According to survey results, more than two thirds of advisers expect the volume of discounted gift trusts business they write to remain flat or even deteriorate over the next year.
Paul Latham, managing director of Octopus, said this response was at odds with the characteristics of an ageing UK population and the increasing number of people with estates valued at more than the nil rate band of £325,000 for inheritance tax.
He said: “Our survey revealed a widespread perception within the adviser community that although DGTs have their uses, they come with too many drawbacks to make them must-have solutions for the majority of their clients.
“Many of the advisers we spoke to told us DGTs are too complicated to set up, take too long to fall outside of IHT and, most importantly, they are simply not flexible enough, tying up the client’s income when they’re likely to need it most.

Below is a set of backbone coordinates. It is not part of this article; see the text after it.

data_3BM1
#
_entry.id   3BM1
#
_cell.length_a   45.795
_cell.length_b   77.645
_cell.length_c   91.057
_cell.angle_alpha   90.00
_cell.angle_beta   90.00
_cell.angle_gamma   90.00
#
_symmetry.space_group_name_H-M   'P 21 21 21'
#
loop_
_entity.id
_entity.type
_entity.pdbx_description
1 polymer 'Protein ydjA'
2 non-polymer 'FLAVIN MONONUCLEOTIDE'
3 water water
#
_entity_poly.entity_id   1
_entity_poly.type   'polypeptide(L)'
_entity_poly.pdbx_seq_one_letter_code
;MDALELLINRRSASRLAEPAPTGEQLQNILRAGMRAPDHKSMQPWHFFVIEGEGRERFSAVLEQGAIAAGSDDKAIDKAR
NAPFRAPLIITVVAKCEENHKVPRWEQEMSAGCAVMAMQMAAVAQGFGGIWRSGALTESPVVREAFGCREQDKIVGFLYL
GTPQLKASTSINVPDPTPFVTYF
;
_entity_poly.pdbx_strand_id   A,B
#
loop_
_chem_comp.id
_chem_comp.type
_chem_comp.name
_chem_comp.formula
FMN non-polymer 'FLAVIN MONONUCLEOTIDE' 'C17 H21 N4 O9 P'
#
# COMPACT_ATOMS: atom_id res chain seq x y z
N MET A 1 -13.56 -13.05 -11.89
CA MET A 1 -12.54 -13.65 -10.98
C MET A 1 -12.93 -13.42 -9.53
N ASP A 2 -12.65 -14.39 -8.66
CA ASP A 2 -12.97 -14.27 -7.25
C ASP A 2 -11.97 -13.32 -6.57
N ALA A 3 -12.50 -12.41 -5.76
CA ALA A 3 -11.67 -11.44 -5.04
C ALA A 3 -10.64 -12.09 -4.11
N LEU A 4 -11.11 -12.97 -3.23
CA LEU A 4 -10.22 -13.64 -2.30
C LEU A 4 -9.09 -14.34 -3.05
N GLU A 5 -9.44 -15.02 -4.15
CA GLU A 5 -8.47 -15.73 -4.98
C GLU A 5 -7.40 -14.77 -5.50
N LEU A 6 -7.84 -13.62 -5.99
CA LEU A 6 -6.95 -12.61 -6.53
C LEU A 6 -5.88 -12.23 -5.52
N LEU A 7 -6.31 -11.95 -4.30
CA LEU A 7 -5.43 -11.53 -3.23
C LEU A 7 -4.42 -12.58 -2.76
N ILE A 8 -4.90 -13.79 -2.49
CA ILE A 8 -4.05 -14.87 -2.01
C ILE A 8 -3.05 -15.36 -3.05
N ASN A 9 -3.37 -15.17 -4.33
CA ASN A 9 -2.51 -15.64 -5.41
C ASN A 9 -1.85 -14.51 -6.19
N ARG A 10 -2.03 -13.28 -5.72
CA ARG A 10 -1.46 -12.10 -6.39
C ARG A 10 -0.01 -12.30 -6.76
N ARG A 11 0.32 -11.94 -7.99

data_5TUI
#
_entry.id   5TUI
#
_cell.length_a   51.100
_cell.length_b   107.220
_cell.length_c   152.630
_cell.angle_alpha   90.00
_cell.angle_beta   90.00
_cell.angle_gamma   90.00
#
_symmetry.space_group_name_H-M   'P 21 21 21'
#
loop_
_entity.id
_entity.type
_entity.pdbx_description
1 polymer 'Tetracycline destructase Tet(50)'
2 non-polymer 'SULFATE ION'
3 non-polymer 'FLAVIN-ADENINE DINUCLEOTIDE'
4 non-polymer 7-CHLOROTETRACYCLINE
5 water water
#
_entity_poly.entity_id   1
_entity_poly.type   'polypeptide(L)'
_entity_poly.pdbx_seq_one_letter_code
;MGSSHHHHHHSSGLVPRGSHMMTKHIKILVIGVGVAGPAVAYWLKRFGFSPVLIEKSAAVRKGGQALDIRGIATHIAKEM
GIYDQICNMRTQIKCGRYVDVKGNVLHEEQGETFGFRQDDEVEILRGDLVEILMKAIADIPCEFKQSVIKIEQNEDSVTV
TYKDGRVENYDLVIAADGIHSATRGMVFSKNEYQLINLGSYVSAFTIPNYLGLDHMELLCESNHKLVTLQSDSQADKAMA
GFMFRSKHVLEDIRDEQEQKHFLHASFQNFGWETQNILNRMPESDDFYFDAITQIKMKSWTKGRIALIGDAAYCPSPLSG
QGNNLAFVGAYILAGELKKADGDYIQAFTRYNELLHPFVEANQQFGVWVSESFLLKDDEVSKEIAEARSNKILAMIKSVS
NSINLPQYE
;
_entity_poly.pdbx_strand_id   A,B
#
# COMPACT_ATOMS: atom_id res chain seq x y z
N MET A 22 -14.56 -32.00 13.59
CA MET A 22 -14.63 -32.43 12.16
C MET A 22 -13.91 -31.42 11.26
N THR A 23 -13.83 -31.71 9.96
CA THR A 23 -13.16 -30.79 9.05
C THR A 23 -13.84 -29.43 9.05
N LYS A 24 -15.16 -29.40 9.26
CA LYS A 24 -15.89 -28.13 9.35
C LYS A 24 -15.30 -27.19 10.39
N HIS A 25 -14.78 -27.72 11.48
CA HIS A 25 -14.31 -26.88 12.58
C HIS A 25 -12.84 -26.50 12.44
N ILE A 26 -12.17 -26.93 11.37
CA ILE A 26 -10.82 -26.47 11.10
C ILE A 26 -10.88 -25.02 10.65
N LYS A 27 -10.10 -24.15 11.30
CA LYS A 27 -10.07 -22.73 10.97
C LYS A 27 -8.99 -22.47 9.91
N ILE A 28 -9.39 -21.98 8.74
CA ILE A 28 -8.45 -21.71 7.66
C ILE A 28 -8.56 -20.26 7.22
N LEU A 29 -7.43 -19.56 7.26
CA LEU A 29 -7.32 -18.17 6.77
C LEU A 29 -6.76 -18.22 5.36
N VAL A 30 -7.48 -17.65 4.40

“This last concern has been accentuated by current market conditions and a general nervousness around the UK’s economic environment”.
As well as identifying what advisers believe are the three main drawbacks to discounted gift trusts, the survey also highlighted the need for product providers to offer more innovative solutions to inheritance tax that directly addressed these concerns.
The survey cited a lack of competitive product development in this area, with 88 per cent of advisers having not changed their top three discounted gift trust providers in the last 12 months.